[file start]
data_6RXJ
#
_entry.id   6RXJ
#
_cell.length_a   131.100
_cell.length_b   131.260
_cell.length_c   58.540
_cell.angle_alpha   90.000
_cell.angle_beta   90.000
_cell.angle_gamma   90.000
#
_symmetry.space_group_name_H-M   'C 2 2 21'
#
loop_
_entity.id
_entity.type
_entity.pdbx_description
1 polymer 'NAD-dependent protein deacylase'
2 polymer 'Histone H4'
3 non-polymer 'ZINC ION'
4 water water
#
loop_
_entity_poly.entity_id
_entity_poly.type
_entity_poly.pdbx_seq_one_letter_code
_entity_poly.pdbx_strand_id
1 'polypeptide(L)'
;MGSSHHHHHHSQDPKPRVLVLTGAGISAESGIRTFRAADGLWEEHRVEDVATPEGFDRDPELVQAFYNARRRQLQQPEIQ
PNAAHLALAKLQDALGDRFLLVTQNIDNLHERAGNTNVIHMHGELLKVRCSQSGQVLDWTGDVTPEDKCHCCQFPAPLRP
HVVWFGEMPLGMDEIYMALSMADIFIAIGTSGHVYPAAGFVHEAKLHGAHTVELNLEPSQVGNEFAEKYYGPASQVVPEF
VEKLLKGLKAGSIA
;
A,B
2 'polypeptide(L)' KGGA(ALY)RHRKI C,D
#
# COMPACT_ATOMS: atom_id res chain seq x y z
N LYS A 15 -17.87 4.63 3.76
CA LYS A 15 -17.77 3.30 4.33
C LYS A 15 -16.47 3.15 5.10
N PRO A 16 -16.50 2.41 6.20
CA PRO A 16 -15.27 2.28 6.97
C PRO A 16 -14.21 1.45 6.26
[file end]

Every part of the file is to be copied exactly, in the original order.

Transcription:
data_6RXJ
#
_entry.id   6RXJ
#
_cell.length_a   131.100
_cell.length_b   131.260
_cell.length_c   58.540
_cell.angle_alpha   90.000
_cell.angle_beta   90.000
_cell.angle_gamma   90.000
#
_symmetry.space_group_name_H-M   'C 2 2 21'
#
loop_
_entity.id
_entity.type
_entity.pdbx_description
1 polymer 'NAD-dependent protein deacylase'
2 polymer 'Histone H4'
3 non-polymer 'ZINC ION'
4 water water
#
loop_
_entity_poly.entity_id
_entity_poly.type
_entity_poly.pdbx_seq_one_letter_code
_entity_poly.pdbx_strand_id
1 'polypeptide(L)'
;MGSSHHHHHHSQDPKPRVLVLTGAGISAESGIRTFRAADGLWEEHRVEDVATPEGFDRDPELVQAFYNARRRQLQQPEIQ
PNAAHLALAKLQDALGDRFLLVTQNIDNLHERAGNTNVIHMHGELLKVRCSQSGQVLDWTGDVTPEDKCHCCQFPAPLRP
HVVWFGEMPLGMDEIYMALSMADIFIAIGTSGHVYPAAGFVHEAKLHGAHTVELNLEPSQVGNEFAEKYYGPASQVVPEF
VEKLLKGLKAGSIA
;
A,B
2 'polypeptide(L)' KGGA(ALY)RHRKI C,D
#
# COMPACT_ATOMS: atom_id res chain seq x y z
N LYS A 15 -17.87 4.63 3.76
CA LYS A 15 -17.77 3.30 4.33
C LYS A 15 -16.47 3.15 5.10
N PRO A 16 -16.50 2.41 6.20
CA PRO A 16 -15.27 2.28 6.97
C PRO A 16 -14.21 1.45 6.26